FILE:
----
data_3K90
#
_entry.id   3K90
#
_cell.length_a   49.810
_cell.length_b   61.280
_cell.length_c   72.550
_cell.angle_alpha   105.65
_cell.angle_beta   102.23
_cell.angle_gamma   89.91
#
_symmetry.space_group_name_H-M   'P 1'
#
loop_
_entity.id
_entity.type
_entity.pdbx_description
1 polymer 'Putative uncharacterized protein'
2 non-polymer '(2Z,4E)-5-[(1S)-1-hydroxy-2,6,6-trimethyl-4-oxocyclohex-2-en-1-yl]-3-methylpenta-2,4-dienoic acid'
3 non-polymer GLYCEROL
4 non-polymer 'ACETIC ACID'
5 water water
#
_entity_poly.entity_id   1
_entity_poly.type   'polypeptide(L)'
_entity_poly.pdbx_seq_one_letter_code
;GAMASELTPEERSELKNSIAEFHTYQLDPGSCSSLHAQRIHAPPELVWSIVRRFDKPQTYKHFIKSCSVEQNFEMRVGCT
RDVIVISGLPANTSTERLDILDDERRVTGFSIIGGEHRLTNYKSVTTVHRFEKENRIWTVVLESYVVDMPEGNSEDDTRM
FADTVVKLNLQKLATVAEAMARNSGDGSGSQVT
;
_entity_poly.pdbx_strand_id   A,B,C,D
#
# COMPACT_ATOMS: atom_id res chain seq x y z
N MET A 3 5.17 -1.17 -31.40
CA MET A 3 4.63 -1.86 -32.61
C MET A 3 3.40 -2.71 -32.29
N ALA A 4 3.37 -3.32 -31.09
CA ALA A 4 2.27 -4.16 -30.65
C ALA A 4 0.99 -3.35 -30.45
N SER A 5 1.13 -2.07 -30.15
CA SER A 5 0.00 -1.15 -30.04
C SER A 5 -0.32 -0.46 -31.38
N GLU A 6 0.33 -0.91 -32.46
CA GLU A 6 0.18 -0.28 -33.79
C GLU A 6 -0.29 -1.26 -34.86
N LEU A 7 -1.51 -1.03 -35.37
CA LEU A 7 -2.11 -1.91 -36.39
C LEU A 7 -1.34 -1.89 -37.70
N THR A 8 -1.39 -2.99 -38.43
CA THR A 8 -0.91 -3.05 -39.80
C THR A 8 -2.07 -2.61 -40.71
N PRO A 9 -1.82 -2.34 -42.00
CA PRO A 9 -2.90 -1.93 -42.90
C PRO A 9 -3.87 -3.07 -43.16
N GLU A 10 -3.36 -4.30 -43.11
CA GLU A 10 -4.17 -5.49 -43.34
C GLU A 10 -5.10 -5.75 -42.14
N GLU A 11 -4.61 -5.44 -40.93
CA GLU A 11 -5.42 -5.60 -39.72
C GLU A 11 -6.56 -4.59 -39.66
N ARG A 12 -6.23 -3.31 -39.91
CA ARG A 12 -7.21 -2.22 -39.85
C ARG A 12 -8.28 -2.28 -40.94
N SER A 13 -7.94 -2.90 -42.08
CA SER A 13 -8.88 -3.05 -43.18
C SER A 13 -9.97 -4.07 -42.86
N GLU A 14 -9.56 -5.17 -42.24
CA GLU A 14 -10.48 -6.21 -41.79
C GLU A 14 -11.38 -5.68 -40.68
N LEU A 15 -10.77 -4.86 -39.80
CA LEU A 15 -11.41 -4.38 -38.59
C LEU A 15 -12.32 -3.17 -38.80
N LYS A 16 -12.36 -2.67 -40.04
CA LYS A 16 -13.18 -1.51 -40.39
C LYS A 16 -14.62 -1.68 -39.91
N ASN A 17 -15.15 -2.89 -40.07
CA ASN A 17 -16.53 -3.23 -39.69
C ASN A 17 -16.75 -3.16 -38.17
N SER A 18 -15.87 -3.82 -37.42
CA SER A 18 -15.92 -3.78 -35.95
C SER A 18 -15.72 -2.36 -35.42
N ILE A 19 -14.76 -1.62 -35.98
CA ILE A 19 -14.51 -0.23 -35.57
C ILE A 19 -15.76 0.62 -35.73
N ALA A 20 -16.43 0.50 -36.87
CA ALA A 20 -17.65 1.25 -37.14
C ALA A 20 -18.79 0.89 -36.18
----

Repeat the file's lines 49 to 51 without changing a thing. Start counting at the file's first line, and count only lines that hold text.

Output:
N THR A 8 -1.39 -2.99 -38.43
CA THR A 8 -0.91 -3.05 -39.80
C THR A 8 -2.07 -2.61 -40.71